Two separate federal cases against the white supremacist group Rise Above Movement showcase the complicated ways the First Amendment can be interpreted by the legal system.
In October 2018, four California men were indicted on federal riot charges for conspiring across state lines to commit acts of violence at the Unite the Right rally in August 2017.
According to the government, the four men — Benjamin Drake Daley, Thomas Walter Gillen, Michael Paul Miselis and Cole Evan White — had attended the rally in Charlottesville with the explicit intent to harm Jewish people and people of color, whom they viewed as enemies.
The next month, four separate RAM members were indicted on the same charges for actions the government said they took prior to rallies in San Bernardino and Berkeley, both in California.
In both states, the defendants argued separately that due in part to its overly broad nature, the Anti-Riot Act was unconstitutional and infringed on their First Amendment rights to political speech. This argument failed to sway a U.S. district judge in Virginia but found traction in California.
In June, U.S. District Judge Cormac J. Carney ruled in Los Angeles that the act went too far in regulating free speech.
The Anti-Riot Act, which was most famously used to prosecute the “Chicago Eight” for conspiring to start a riot at the 1968 Democratic National Convention, was unconstitutional, he said, because it criminalized advocating violence when no riot was imminent.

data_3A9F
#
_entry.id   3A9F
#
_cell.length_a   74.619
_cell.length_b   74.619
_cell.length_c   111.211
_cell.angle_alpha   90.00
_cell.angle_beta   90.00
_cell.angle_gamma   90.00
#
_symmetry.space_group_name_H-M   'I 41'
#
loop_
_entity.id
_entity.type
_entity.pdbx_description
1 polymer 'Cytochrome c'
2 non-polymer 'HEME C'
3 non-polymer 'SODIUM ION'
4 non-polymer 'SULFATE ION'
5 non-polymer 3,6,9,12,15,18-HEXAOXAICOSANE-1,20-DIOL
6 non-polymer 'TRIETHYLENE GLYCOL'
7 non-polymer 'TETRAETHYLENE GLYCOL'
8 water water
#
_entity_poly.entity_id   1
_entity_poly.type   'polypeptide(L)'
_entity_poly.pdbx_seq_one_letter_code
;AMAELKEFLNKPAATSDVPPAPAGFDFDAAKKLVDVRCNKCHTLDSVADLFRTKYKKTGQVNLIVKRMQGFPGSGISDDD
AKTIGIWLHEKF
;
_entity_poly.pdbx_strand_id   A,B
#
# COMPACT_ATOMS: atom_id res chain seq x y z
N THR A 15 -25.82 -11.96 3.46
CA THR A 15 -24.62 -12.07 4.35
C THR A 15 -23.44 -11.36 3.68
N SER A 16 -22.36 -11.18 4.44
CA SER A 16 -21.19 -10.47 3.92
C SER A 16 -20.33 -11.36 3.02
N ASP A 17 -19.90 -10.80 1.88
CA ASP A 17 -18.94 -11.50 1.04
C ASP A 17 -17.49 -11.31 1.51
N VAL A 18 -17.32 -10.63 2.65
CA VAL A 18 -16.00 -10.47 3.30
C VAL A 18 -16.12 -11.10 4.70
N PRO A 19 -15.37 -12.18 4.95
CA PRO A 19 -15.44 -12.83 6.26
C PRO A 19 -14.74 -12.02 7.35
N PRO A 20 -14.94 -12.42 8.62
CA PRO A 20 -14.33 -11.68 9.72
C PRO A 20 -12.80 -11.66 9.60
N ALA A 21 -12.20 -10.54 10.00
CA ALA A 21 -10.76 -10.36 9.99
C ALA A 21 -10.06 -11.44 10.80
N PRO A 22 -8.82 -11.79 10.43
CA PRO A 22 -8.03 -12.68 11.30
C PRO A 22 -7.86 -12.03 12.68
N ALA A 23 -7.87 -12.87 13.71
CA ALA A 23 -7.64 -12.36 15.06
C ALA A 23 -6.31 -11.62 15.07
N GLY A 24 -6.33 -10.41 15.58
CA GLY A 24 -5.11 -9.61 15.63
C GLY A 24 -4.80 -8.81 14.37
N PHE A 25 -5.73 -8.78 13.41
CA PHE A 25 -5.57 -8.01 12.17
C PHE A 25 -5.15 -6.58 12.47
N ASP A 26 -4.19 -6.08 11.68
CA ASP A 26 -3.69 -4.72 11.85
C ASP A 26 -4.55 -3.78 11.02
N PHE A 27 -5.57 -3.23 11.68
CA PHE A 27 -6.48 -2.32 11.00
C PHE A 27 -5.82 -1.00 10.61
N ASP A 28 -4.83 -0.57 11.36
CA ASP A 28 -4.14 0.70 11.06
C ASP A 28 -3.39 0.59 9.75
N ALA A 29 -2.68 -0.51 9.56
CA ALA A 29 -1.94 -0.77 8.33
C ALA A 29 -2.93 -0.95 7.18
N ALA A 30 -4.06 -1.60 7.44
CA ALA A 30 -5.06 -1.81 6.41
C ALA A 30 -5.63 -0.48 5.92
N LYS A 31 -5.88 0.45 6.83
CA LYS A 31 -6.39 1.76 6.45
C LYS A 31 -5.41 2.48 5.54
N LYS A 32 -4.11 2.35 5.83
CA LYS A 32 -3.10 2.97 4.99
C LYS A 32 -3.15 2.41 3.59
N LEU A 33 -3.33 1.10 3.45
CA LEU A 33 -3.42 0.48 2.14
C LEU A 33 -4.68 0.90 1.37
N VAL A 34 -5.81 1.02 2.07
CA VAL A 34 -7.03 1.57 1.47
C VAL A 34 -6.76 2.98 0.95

“Some posts express repugnant, hateful ideas,” Carney wrote. “Other posts advocate the use of violence. Most, if not all, are protected speech.”
Just a couple months prior in Virginia, U.S. District Judge Norman K. Moon had reached a different conclusion. In a 31-page memorandum opinion, Moon unpacked the defendants’ various arguments, ultimately upholding their charges.
Frederick Lawrence, a civil rights expert and the secretary and CEO of the Phi Beta Kappa Society honor society, said the cases provide an insight into how an act or law can be unconstitutional as applied or on its face.
In the California RAM case, the judge reached the decision that the Anti-Riot Act was unconstitutional on its face, Lawrence said, a decision with which he does not agree.
“There’s a difference between talking about committing violence in a conversation and, to use the legal term, conspiring to commit violence at a particular time or place,” he said. “The former is protected speech.”
Though it is not used all that often, Lawrence said he was not surprised to see the Anti-Riot Act employed in the two cases.
“People sometimes forget that most crimes are state crimes and that the federal government has less at its disposal to charge people with,” he said. “The Anti-Riot Act is designed to give the federal government the ability to charge people who conspire to commit violence across state lines, so its usage makes sense.”
Though Lawrence said he understands why the government decided to go after the RAM defendants in the way they did, he said he believes seeking charges based on civil rights violations may have been more appropriate.
Late last month in U.S. District Court, Daley, Miselis and White received multi-year sentences for their actions leading up to and during the UTR rally. Soon after being sentenced, Daley filed a notice of appeal with the U.S. Court of Appeals. No hearing dates have been scheduled.
White, the fourth Virginia RAM defendant, accepted a plea agreement in November. He is currently out on bond and is expected to be sentenced this fall.